Redfern Legal Centre has proposed that in the long term, we should implement a system of controlled availability for most currently illicit drugs. The Centre's Harm Reduction Model of Controlled Drug Availability sets out principles for controlled availability which would produce the greatest degree of harm reduction, and sketches some case studies to illustrate what these principles might mean in practice.
In the immediate future, we should take some less dramatic steps towards reducing drug related harm. Here we outline some immediate steps we should take to implement harm reduction principles in the short term.
Although drugs policy could never be described as uncontroversial, there is some common ground. Most would agree that drugs policy should be framed in the context of health objectives and social policy, not with the criminal law as the starting point. Where drug use is problematic, it should be addressed as a health issue, not a legal issue.
What does this mean in concrete terms?
The changes we recommend here address what we consider to be the most significant drug policy issues impacting on public health. The particular objectives of the proposals made here are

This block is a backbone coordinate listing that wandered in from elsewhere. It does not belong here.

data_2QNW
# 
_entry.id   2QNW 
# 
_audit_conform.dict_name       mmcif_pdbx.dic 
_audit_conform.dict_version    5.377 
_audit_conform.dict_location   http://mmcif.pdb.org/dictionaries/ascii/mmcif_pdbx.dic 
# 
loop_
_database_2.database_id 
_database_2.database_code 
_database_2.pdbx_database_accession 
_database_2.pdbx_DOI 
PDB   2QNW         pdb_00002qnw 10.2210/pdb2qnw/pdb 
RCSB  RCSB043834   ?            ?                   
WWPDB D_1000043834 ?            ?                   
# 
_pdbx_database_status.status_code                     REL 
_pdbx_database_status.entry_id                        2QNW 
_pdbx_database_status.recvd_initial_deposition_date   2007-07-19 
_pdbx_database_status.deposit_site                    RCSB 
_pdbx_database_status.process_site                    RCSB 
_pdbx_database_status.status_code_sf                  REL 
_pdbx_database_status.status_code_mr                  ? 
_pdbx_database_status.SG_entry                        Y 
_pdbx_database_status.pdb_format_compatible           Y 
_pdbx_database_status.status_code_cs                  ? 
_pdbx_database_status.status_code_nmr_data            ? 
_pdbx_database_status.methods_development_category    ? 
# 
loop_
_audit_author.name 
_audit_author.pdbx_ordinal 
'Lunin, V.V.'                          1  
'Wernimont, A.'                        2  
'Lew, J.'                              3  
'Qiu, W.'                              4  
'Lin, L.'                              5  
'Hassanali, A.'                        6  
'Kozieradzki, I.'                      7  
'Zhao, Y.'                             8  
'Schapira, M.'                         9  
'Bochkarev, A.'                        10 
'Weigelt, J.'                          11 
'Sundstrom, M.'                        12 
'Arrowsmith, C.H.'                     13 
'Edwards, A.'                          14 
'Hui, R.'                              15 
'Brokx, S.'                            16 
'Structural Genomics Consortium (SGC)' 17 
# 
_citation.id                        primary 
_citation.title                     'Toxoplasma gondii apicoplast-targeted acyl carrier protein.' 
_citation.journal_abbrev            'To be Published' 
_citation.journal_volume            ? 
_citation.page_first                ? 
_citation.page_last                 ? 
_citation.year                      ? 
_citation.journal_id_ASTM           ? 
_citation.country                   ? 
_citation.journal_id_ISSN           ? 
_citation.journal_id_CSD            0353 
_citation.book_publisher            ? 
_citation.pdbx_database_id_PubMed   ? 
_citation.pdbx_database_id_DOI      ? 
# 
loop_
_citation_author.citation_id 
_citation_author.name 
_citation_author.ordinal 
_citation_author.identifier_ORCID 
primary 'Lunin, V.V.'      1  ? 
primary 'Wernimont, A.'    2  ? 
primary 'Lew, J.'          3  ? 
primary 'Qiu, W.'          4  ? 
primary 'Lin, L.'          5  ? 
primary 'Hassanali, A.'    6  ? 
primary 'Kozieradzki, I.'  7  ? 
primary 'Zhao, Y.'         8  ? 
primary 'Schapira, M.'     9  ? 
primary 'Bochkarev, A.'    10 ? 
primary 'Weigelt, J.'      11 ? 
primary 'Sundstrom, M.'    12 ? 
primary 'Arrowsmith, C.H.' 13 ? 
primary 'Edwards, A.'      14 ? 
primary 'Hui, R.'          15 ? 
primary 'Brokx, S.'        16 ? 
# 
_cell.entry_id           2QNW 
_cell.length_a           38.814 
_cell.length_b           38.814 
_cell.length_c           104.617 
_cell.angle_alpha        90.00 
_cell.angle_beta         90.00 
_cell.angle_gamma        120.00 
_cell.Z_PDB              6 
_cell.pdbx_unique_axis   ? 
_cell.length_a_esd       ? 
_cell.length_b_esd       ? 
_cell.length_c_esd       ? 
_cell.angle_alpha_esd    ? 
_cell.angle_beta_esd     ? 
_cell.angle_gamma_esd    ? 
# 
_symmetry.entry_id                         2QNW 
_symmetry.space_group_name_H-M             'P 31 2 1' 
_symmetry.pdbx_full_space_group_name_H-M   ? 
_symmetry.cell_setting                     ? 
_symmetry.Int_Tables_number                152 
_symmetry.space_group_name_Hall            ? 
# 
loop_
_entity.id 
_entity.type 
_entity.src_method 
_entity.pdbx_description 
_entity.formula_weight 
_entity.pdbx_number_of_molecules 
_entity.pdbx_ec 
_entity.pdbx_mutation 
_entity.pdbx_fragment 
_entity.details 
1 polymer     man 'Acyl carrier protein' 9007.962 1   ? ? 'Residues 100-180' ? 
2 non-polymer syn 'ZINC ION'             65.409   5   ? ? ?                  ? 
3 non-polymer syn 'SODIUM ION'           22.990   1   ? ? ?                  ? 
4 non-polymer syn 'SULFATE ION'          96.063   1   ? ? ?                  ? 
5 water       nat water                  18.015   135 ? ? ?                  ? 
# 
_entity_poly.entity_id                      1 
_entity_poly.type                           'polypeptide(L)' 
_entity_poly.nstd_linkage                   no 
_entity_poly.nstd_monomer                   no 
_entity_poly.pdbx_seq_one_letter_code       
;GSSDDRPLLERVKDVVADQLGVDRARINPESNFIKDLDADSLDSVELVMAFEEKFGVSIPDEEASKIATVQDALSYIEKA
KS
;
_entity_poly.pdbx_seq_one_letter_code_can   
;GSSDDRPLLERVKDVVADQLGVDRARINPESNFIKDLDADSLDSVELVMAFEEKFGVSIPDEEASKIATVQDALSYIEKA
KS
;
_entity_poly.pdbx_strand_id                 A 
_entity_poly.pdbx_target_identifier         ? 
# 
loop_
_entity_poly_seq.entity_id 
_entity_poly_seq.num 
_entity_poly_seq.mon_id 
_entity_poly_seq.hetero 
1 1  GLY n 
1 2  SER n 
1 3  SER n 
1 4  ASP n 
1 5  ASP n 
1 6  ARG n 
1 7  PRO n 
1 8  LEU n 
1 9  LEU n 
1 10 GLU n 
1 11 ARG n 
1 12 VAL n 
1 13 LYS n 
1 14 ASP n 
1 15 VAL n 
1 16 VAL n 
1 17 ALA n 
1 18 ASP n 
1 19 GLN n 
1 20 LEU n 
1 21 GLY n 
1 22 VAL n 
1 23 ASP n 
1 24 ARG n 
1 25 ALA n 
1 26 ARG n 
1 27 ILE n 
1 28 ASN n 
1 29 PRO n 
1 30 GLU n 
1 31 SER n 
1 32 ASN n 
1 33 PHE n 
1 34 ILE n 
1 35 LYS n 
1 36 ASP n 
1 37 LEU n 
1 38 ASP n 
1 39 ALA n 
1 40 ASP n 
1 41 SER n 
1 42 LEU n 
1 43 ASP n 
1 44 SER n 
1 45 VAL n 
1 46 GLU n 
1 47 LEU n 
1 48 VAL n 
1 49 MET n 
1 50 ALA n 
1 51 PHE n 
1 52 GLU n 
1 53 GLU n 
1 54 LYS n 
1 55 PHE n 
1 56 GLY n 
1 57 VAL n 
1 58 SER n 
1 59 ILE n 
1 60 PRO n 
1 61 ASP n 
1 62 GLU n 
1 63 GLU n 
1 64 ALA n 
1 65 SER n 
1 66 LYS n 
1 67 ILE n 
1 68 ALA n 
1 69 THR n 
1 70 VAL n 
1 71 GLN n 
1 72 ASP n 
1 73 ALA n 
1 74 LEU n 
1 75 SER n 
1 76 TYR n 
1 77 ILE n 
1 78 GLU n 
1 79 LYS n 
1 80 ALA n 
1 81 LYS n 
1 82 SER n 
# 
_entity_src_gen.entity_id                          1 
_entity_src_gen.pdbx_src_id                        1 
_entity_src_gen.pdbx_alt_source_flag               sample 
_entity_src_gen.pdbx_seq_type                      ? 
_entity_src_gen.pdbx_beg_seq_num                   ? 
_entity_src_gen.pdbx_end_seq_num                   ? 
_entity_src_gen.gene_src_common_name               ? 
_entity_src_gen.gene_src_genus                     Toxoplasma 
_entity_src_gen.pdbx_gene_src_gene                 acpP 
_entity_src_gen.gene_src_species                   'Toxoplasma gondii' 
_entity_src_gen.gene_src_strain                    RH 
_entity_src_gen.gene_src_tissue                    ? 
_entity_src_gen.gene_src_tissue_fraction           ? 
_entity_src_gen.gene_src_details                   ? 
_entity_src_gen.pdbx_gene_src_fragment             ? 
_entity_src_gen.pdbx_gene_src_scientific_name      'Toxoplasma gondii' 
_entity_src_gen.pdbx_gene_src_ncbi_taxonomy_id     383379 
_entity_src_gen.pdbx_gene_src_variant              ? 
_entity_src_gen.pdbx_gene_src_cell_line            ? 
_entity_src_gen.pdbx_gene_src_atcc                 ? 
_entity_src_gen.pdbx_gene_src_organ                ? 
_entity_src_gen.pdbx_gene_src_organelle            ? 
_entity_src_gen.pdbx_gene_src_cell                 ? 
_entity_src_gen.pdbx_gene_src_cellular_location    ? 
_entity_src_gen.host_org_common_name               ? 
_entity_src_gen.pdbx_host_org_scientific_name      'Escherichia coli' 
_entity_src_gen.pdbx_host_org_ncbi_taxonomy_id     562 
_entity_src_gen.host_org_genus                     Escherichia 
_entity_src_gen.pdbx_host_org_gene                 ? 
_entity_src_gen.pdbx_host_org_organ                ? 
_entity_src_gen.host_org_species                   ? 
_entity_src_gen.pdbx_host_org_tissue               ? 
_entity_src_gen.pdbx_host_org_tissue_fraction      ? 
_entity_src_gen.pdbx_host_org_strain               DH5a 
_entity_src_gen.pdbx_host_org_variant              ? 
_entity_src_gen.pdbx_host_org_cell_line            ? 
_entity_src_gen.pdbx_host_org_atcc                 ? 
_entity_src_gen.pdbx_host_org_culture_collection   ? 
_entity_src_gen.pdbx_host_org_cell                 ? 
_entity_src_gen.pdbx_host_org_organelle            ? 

1. To establish the legal environment for the implementation of effective education and other health programs to:
reduce overdose deaths
reduce the number of new Hepatitis C infections associated with injecting drug use
at least maintain (and if possible reduce) existing low levels of new HIV infection through injecting drug use
improve the level of responsible disposal of used needles
2. Reduce socially harmful impact of criminal justice system on users of currently illicit drugs.
Taking the steps detailed below will not solve all the problems associated with drug use. Change to the existing legal framework must of necessity be made gradually. Once the proposals for change outlined here are implemented and evaluated, we can consider what further changes to drug law and policy are necessary.